Mortsafes – also known as morthouses – were built in the 19th century to protect corpses from grave robbers who dug up and sold bodies for medical purposes. They generally were made of iron roads and metal plates temporarily fitted above the tomb so that robbers could not break in.
These heavy structures were created in response to the increase of stolen corpses being sold to medical schools for educational purposes.
They were built in a variety of different designs and keys were often required to open them.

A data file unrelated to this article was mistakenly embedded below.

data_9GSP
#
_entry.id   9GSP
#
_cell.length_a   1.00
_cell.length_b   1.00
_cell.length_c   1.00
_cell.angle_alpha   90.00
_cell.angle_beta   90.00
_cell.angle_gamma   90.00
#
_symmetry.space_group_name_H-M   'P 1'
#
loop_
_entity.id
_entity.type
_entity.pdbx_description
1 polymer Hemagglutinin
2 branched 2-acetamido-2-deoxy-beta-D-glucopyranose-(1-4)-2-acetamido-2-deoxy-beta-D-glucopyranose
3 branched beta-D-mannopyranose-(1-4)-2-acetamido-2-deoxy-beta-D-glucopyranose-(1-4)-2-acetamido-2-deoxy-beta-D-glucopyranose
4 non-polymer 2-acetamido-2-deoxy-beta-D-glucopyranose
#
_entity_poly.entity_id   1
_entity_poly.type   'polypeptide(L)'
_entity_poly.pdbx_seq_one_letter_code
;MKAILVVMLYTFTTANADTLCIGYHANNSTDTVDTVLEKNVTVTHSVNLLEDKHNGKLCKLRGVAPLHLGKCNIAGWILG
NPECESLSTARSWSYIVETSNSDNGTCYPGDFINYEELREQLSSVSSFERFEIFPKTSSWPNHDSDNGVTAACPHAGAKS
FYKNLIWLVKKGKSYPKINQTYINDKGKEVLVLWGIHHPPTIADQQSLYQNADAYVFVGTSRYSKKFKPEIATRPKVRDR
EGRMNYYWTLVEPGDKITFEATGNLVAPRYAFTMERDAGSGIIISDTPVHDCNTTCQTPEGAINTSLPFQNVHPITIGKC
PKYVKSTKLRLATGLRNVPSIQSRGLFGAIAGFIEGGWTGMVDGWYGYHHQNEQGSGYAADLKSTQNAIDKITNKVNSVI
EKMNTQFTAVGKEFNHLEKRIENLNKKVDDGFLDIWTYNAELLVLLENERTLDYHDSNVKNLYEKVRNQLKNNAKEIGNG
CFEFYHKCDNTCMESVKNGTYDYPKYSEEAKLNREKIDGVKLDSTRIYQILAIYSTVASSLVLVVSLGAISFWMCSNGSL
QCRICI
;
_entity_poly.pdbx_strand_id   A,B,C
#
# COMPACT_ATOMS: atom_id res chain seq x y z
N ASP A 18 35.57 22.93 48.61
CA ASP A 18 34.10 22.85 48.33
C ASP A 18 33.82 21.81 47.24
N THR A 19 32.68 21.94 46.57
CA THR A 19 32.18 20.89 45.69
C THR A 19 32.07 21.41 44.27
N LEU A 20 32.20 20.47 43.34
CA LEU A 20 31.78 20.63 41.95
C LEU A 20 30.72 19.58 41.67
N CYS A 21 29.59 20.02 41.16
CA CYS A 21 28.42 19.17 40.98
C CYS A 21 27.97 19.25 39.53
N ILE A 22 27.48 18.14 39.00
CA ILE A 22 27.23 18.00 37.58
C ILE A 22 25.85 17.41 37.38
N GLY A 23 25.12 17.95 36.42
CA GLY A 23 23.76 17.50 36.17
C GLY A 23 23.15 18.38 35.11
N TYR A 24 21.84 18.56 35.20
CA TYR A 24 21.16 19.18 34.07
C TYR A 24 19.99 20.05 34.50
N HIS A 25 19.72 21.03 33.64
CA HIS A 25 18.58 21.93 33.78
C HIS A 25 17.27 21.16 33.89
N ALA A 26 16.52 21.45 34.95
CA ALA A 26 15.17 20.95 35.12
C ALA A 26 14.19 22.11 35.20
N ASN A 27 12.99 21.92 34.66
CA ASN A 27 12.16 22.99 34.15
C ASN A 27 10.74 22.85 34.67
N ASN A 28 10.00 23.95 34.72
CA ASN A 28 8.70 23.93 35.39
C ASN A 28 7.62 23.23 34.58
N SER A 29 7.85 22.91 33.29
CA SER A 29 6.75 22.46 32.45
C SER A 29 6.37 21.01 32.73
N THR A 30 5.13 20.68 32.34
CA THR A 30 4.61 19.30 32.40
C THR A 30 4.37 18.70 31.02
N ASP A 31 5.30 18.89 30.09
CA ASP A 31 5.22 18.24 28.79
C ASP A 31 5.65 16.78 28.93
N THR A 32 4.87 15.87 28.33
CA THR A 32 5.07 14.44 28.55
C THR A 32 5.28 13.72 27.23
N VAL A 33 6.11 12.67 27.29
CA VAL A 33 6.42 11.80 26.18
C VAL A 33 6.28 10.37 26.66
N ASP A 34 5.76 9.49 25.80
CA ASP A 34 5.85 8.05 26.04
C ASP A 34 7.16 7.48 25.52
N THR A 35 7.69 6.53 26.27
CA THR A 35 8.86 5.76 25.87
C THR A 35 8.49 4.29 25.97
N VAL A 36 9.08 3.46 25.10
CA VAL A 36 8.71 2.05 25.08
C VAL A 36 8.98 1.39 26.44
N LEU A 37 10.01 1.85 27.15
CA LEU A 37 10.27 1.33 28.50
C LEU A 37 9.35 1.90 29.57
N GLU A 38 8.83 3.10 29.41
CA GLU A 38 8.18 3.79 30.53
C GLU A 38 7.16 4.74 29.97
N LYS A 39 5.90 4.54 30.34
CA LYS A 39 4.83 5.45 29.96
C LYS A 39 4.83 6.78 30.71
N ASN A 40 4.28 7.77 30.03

Kept in place for six to eight weeks (by then the dead body would decompose) they were removed and then placed over another tomb.
While most of them were above ground, some were also placed underground and were either completely or partially buried. One of the mortsafes in Aberdeenshire, Scotland was designed to look like a circular shaped building with a thick wooden door and an inner iron door. It was large enough keep seven coffin boxes safe. As the coffins were removed to final resting places, other coffins would be brought in.
In Northumberland, England, communities built watch houses where guards stood sentry in churchyards and burial grounds.